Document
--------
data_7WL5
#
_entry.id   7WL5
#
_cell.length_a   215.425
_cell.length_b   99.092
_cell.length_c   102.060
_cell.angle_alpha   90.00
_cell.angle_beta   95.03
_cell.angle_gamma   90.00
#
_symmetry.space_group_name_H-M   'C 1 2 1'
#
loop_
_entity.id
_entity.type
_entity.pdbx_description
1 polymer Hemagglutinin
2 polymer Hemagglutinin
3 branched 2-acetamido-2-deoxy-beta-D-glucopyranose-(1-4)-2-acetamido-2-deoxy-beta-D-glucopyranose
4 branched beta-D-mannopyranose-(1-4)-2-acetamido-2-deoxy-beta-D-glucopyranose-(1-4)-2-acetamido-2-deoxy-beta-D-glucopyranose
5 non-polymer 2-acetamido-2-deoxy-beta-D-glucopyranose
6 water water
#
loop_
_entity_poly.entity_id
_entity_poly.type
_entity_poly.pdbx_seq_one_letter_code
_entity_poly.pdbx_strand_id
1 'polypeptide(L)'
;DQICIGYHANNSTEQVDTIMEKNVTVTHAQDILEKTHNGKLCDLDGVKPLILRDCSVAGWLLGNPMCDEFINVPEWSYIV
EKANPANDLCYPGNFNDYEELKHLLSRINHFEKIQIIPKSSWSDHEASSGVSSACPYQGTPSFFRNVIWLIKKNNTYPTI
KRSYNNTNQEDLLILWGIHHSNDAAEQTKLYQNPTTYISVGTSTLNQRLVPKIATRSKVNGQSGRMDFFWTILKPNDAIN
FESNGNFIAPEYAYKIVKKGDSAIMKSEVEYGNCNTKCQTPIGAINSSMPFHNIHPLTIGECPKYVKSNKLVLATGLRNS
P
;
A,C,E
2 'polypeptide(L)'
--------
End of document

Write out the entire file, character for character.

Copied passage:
data_7WL5
#
_entry.id   7WL5
#
_cell.length_a   215.425
_cell.length_b   99.092
_cell.length_c   102.060
_cell.angle_alpha   90.00
_cell.angle_beta   95.03
_cell.angle_gamma   90.00
#
_symmetry.space_group_name_H-M   'C 1 2 1'
#
loop_
_entity.id
_entity.type
_entity.pdbx_description
1 polymer Hemagglutinin
2 polymer Hemagglutinin
3 branched 2-acetamido-2-deoxy-beta-D-glucopyranose-(1-4)-2-acetamido-2-deoxy-beta-D-glucopyranose
4 branched beta-D-mannopyranose-(1-4)-2-acetamido-2-deoxy-beta-D-glucopyranose-(1-4)-2-acetamido-2-deoxy-beta-D-glucopyranose
5 non-polymer 2-acetamido-2-deoxy-beta-D-glucopyranose
6 water water
#
loop_
_entity_poly.entity_id
_entity_poly.type
_entity_poly.pdbx_seq_one_letter_code
_entity_poly.pdbx_strand_id
1 'polypeptide(L)'
;DQICIGYHANNSTEQVDTIMEKNVTVTHAQDILEKTHNGKLCDLDGVKPLILRDCSVAGWLLGNPMCDEFINVPEWSYIV
EKANPANDLCYPGNFNDYEELKHLLSRINHFEKIQIIPKSSWSDHEASSGVSSACPYQGTPSFFRNVIWLIKKNNTYPTI
KRSYNNTNQEDLLILWGIHHSNDAAEQTKLYQNPTTYISVGTSTLNQRLVPKIATRSKVNGQSGRMDFFWTILKPNDAIN
FESNGNFIAPEYAYKIVKKGDSAIMKSEVEYGNCNTKCQTPIGAINSSMPFHNIHPLTIGECPKYVKSNKLVLATGLRNS
P
;
A,C,E
2 'polypeptide(L)'